THE Irish President has defended his decision to decline an invitation to a church service marking Northern Ireland’s centenary, and denied it was a “snub to the Queen”.

The service, due to be held in County Armagh next month, will mark the cententaries of the partition of Ireland and the formation of Northern Ireland.

Michael D Higgins said that the event is being “politicised” and it would therefore be inappropriate for him to attend.

The DUP have criticised Higgins's explanation for not attending the service and said his comments were “not conducive towards reconciliation”.

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Higgins, who is currently on a visit to Rome, said he will not be revisiting his decision to stay away from the service in Armagh next month.

Higgins told the Irish Times: “We are past the point now and I think it is unfortunate.”

The president denied he is snubbing the Queen and said his issue is with the title of the service.

He said: “There is no question of any snub intended to anybody.

“I am not snubbing anyone and I am not part of anyone’s boycott of any other events in Northern Ireland.

“I wish their service well but they understand that I have the right to exercise a discretion as to what I think is appropriate for my attendance.

The National: Higgins defended his decision not to attend the church service

He said: “What (had started out as) an invitation to a religious service had in fact become a political statement.

“I was also referred to as the president of the Republic of Ireland. I am the president of Ireland.”

DUP leader Sir Jeffrey Donaldson said he was “surprised” by Higgins’s comments and thought he would “have risen above the politics of all of this”.

Donaldson said: “He uses language that, I think, is unfortunately retrograde.

"He talks about being the president of Ireland, not the president of the Republic of Ireland, despite the fact that people voted to remove the territorial claim over Northern Ireland and that there was recognition in the constitution of the Republic of Ireland of the existence of Northern Ireland as part of the United Kingdom.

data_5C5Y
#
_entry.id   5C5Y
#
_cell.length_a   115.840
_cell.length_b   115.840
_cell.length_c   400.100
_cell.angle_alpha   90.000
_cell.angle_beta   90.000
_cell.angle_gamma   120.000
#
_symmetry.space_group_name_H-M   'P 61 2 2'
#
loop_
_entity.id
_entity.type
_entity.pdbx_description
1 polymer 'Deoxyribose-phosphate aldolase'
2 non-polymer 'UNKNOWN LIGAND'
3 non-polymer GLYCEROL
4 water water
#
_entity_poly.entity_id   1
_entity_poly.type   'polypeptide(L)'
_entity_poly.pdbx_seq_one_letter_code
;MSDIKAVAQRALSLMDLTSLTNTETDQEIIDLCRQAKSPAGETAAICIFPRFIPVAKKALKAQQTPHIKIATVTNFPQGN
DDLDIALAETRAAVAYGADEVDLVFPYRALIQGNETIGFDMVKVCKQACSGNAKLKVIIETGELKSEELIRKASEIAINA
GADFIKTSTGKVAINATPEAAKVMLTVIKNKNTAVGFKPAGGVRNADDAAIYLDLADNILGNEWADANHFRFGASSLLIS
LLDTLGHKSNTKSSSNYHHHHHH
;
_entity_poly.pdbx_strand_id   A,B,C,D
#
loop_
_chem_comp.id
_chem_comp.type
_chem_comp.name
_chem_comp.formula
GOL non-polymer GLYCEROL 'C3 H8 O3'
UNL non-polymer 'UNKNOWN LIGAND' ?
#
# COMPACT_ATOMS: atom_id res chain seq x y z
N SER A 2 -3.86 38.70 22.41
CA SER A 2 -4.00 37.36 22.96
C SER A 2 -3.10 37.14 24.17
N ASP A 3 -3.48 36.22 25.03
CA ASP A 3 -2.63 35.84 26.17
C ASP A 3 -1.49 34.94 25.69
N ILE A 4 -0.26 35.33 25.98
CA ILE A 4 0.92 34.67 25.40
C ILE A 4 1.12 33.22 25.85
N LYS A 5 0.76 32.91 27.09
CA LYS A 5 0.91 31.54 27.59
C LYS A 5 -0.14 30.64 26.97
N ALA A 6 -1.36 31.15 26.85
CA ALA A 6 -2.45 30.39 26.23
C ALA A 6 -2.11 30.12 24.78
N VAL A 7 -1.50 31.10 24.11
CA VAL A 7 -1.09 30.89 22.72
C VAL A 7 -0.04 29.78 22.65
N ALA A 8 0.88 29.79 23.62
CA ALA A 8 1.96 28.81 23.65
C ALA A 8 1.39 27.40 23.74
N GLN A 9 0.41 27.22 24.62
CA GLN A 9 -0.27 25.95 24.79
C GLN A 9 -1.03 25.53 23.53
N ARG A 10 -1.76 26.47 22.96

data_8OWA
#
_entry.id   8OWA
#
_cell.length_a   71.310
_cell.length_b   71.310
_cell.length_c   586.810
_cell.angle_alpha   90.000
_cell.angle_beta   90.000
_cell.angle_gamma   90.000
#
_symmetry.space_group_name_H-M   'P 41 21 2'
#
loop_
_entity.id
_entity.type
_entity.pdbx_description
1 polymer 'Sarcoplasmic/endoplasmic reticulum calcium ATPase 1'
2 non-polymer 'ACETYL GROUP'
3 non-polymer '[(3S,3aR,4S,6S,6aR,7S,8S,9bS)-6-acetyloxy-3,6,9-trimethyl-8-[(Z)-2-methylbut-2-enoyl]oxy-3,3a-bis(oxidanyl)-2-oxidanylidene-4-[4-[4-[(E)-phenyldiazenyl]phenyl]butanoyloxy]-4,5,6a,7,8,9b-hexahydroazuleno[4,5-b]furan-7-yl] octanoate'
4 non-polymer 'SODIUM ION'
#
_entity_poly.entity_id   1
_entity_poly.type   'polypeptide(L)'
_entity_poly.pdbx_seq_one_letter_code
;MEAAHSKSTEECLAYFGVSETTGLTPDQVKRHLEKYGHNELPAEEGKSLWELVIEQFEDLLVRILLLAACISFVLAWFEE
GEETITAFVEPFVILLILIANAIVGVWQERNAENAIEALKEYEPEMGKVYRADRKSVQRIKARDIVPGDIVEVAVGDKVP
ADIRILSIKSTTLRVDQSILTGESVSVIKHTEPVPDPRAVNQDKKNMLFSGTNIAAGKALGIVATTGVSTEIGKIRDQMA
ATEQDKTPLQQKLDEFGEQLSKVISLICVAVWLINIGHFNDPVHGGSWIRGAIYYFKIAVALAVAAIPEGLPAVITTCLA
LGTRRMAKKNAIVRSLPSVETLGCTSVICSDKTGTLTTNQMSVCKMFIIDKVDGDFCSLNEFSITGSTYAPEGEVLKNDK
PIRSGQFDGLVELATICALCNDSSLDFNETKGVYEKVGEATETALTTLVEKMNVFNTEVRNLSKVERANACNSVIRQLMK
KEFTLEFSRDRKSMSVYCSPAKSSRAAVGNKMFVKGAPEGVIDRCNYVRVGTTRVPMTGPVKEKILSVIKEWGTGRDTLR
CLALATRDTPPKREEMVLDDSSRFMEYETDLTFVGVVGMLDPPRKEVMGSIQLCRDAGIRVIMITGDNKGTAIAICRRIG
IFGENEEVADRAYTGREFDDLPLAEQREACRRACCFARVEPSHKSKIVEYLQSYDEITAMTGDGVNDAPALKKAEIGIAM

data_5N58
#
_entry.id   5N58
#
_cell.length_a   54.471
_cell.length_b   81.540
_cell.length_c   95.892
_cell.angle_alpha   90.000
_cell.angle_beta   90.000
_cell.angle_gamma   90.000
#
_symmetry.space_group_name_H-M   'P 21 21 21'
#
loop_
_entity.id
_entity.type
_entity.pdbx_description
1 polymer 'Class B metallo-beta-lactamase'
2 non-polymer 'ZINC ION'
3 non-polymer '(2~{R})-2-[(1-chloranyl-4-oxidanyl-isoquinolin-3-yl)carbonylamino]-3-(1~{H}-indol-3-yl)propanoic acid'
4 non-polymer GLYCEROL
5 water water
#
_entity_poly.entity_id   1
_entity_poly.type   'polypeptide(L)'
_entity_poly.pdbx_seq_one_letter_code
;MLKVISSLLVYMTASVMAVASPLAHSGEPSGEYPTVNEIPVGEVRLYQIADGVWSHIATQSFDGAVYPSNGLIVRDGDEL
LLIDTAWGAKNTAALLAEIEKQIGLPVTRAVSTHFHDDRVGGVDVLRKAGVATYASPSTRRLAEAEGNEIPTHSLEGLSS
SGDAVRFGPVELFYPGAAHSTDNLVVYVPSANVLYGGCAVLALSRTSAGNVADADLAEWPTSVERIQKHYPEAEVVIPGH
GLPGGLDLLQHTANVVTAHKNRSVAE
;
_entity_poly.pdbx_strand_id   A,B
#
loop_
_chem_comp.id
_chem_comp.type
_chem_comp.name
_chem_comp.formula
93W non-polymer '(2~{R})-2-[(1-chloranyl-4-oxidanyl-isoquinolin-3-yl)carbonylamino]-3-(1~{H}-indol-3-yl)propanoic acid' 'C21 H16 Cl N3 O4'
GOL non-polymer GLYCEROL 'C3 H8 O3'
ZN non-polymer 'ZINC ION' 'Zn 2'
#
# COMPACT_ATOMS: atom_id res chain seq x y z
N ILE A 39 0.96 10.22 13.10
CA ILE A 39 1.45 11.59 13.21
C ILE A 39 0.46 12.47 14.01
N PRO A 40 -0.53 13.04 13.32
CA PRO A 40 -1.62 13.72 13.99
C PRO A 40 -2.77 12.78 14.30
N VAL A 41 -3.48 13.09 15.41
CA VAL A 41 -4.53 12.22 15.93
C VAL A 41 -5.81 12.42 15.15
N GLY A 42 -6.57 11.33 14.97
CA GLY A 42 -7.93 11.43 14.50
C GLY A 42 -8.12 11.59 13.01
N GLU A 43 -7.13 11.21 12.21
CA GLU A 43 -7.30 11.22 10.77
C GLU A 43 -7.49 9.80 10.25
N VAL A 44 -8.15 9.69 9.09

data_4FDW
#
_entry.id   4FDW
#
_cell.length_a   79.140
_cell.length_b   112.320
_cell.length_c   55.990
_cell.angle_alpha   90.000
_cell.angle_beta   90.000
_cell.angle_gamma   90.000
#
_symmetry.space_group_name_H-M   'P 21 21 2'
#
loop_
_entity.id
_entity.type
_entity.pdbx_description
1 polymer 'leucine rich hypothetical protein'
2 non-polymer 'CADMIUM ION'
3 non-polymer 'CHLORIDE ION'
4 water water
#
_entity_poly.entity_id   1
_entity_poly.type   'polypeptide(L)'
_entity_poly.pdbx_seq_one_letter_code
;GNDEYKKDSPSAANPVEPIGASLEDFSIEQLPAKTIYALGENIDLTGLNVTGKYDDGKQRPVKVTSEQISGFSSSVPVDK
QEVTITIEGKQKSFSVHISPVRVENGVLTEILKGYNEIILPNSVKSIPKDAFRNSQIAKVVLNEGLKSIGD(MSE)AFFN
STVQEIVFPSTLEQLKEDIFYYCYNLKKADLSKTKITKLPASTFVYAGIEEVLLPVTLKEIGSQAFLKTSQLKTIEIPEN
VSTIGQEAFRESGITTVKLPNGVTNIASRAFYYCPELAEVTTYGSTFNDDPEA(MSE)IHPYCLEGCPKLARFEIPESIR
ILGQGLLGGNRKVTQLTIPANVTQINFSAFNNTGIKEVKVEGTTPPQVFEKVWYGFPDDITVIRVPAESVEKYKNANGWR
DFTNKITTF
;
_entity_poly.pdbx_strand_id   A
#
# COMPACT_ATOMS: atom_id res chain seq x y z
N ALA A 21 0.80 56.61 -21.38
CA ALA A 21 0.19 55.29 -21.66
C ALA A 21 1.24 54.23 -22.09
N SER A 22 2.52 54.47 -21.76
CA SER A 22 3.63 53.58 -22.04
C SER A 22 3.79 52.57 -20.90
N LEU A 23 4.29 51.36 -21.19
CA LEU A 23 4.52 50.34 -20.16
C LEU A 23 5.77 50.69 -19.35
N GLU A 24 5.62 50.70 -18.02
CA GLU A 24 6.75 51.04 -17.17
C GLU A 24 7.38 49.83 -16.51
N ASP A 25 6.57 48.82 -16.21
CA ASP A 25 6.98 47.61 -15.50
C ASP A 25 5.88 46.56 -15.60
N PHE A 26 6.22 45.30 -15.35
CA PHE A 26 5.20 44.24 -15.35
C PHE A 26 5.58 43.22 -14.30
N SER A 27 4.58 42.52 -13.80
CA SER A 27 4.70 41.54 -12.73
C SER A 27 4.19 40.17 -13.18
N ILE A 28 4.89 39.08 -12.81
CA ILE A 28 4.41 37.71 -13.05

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“I think the language used by the president is not forward-looking and doesn’t recognise the reality that Northern Ireland is part of the United Kingdom. It’s back to the old days when the president believes that he is president of the whole island, which we all know he is not.

“I have to say that the comments made by President Higgins really are not conducive towards reconciliation.”

Higgins challenged the DUP criticism. He said: “It’s a bit much, to be frank with you. I have gone up to Northern Ireland to take part in events.

“There often has not been a great deal of traffic down from the DUP people who are criticising me now.”

The National:

Jeffrey Donaldson was critical of Higgins's decision and reasoning

Irish Foreign Affairs Minister Simon Coveney has insisted that Higgins made his own decision when choosing not to attend a service marking the centenary of Northern Ireland.

Coveney said the Irish government gave Higgins no “clear advice” on the invitation to the event in Armagh.

He said: “I think it’s quite clear from the statements that the president has made in relation to it that he made his own decision.

"He is the head of state, he’s entitled to make his own decisions on his own diary and the events that he attends, and I think he’s answered for himself on that.”